Proposed changes to Loudoun County Public Schools Policy 7560, “Professional Conduct,” have stoked debate as to whether employees’ First Amendment rights are at stake.
According to Loudoun County School Board documents, the school system’s Department of Human Resources and Talent Development, as well as the eponymous board committee, have proposed the policy be expanded to exhaustively encompass expectations of professionalism, equitable treatment and recognition of proper employee-student boundaries.
Critics of the new language have focused particularly on a section of the draft policy in which employee speech or actions “that are not in alignment with the school division’s commitment to action-oriented equity practices, and which impact an individual’s ability to perform their job responsibilities or create a breach in trust bestowed upon them as an employee of the school division” are subject to disciplinary action.
Assistant Superintendent of HRTD Scott Ziegler presented the draft policy during the Sept. 22 School Board meeting as an information item, saying its intended purpose is to “align our aspirational goals as codified in [Superintendent Eric Williams’s] equity statement, the Comprehensive Equity Plan and the newer plan to combat systemic racism.”
“In most cases, employee speech is protected, but in the employer-employee relationship, not all speech is protected by the First Amendment,” Ziegler said. “In the private sector speech is not protected, but because we are in the government sector, we do a test when we are deciding whether or not speech can be limited and falls under this policy.”
He added LCPS staff will analyze each report of speech or conduct that potentially “disrupts the school or the work environment” on a case-by-case basis.
“That allows the opportunity for the administration to look into the situation. That does not necessarily mean that there was anything that was wrong, because a parent can interpret it one way, a teacher may interpret it a different way,” said board member Jeff Morse (Dulles District), who chairs the board’s HRTD committee. “Does it necessarily indicate an offense? No, but it does provide context in which an offense can be evaluated.”
In a recent letter to the Times-Mirror, Leesburg’s Thomas Cavallo compared the draft language — particularly a note that employee speech should focus on, among other things, “maintaining efficiency of the school system” — to the 1968 Supreme Court case Pickering v. Board of Education.
In that case, an Illinois teacher was fired after publishing a letter to a local newspaper criticizing the conduct of the area Board of Education, with the stated grounds for dismissal deeming the teacher’s words “detrimental to the efficient operation” of the school system. The majority court opinion held that the teacher’s words were ultimately protected speech.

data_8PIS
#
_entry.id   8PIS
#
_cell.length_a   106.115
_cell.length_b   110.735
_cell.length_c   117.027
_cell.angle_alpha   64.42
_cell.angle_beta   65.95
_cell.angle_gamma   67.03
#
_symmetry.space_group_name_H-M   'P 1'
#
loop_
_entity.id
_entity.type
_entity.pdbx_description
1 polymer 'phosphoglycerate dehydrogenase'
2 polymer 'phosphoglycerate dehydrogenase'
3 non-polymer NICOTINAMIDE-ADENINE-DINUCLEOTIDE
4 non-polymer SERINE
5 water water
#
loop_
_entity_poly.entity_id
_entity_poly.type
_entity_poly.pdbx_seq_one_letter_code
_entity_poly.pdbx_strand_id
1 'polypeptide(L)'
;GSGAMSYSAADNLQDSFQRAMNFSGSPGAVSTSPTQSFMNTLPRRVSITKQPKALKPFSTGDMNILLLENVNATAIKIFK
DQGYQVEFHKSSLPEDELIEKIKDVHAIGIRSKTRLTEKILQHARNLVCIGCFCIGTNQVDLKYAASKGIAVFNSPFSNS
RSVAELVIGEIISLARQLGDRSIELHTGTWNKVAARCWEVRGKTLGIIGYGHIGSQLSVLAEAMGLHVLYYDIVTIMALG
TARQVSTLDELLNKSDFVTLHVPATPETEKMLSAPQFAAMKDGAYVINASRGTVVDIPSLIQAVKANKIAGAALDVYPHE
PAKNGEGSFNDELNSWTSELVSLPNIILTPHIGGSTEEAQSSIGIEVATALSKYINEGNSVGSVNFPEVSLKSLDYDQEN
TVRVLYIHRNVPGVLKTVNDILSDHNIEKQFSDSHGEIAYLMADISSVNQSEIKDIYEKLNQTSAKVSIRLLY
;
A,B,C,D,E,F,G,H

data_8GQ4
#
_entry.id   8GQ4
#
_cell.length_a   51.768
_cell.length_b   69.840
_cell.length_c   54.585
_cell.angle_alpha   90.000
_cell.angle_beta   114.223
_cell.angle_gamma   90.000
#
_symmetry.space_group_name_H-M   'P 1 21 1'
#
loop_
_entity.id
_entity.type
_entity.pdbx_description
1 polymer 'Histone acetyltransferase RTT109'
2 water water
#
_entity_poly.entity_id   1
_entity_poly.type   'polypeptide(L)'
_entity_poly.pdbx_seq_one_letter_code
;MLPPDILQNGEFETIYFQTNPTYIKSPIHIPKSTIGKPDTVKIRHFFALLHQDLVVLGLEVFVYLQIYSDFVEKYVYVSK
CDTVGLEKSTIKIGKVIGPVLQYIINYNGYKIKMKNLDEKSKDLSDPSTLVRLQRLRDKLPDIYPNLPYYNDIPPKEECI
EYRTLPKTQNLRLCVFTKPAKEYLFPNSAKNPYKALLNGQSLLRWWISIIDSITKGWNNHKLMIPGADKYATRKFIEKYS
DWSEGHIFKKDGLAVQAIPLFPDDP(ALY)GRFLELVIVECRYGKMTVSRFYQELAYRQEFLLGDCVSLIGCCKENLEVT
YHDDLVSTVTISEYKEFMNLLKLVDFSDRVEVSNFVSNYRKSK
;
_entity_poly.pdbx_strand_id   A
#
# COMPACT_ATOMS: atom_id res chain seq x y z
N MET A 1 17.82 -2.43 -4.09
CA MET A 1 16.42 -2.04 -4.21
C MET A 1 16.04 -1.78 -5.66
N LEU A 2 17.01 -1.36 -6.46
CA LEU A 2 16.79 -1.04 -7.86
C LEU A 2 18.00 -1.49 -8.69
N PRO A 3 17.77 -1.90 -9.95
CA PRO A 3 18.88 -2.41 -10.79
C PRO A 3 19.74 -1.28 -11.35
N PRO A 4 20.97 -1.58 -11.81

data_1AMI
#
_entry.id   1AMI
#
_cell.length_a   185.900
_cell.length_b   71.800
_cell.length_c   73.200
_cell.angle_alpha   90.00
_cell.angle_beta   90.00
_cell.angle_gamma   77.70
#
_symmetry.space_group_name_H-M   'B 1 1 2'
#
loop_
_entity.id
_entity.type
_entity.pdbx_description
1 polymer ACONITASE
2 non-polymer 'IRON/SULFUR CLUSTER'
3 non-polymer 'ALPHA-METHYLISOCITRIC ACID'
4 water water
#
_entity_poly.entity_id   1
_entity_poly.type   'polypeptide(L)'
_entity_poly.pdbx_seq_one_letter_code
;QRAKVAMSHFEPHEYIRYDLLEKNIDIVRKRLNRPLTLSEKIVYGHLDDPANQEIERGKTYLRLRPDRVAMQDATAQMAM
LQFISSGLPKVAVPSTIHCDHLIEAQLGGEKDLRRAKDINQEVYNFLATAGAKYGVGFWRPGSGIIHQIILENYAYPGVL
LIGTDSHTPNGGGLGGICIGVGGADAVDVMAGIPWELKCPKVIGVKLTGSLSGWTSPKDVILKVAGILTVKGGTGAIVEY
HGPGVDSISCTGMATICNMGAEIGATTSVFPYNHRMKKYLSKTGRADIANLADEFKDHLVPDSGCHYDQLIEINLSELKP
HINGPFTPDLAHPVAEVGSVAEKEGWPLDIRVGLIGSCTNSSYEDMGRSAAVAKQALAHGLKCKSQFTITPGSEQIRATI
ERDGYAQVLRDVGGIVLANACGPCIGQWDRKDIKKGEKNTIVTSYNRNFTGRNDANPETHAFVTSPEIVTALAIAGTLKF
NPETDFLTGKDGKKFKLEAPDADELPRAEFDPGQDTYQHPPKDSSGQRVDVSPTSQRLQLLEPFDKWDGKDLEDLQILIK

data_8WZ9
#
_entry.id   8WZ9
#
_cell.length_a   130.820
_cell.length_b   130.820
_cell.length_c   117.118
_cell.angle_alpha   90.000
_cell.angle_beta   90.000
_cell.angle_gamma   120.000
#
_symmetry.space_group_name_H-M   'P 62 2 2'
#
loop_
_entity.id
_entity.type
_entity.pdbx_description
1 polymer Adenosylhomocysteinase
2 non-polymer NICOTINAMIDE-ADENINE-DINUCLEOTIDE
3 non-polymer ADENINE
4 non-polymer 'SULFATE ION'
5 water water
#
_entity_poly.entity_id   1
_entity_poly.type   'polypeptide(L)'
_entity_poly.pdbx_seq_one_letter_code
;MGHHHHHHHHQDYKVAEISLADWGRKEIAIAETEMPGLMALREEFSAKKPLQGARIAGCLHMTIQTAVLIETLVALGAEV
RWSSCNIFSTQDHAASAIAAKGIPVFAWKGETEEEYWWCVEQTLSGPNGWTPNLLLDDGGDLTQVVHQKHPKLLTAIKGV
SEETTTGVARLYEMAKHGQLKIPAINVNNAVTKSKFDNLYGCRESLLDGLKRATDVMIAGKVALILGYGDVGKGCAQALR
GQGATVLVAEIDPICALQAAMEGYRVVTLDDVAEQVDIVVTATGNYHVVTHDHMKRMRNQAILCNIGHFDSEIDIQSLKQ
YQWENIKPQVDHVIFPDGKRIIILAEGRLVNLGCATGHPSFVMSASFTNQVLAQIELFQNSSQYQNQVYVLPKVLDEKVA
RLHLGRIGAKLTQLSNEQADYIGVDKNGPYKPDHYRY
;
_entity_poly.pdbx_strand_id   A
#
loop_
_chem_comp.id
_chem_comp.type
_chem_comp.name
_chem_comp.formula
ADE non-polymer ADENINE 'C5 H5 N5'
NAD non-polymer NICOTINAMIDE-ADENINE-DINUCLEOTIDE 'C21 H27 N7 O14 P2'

“Should any staff member be dismissed due to these new policies, LCPS would and should be subject to wrongful dismissal law suits,” Cavallo wrote. “Who is in a better position to inform the general public of the impacts of LCPS policies on students and staff [than] the very staff who are charged with implementing those policies?”
Cavallo also deemed a reference in the draft policy to employees’ First Amendment rights “halfhearted.”
Ziegler told the Times-Mirror Wednesday that LCPS is not attempting to limit employees’ ability to voice conflict with the school system.
“There are incidents when a government agency can restrict the speech of its employees, and that’s not what we’re trying to do here at all,” he said. “Public employees have the right to free speech as private citizens and to criticize the bodies that they work for.”
Another letter to the Times-Mirror claimed the aforementioned “action-oriented equity policies” are a mere application of the controversial critical race theory, claiming that theory posits the First Amendment is “designed to empower white supremacy and white privilege,” and thus deeming the proposed policy change a “dangerous restriction of Constitutional rights that has no place in Loudoun County.”
Ziegler said he has a “differing opinion” to those who consider matters of race within schools to be in the political realm, though he added such a statement does not necessarily reflect the stance of LCPS.
He further said that LCPS Policy 7524, “Staff Participation in Political Activities,” bars staffers from openly supporting any single political party, cause or movement in a school setting.
“All that has to be done outside [school],” Ziegler said. “If somebody put up a Biden sticker on their car or in their front yard, the division has no interest in that.”
During its Wednesday meeting, the HRTD committee voted to officially request the School Board send the draft policy back to committee in order to discuss the draft policy further.
The proposed changes to LCPS Policy 7560 are available to view in full at bit.ly/2I8Pnuz.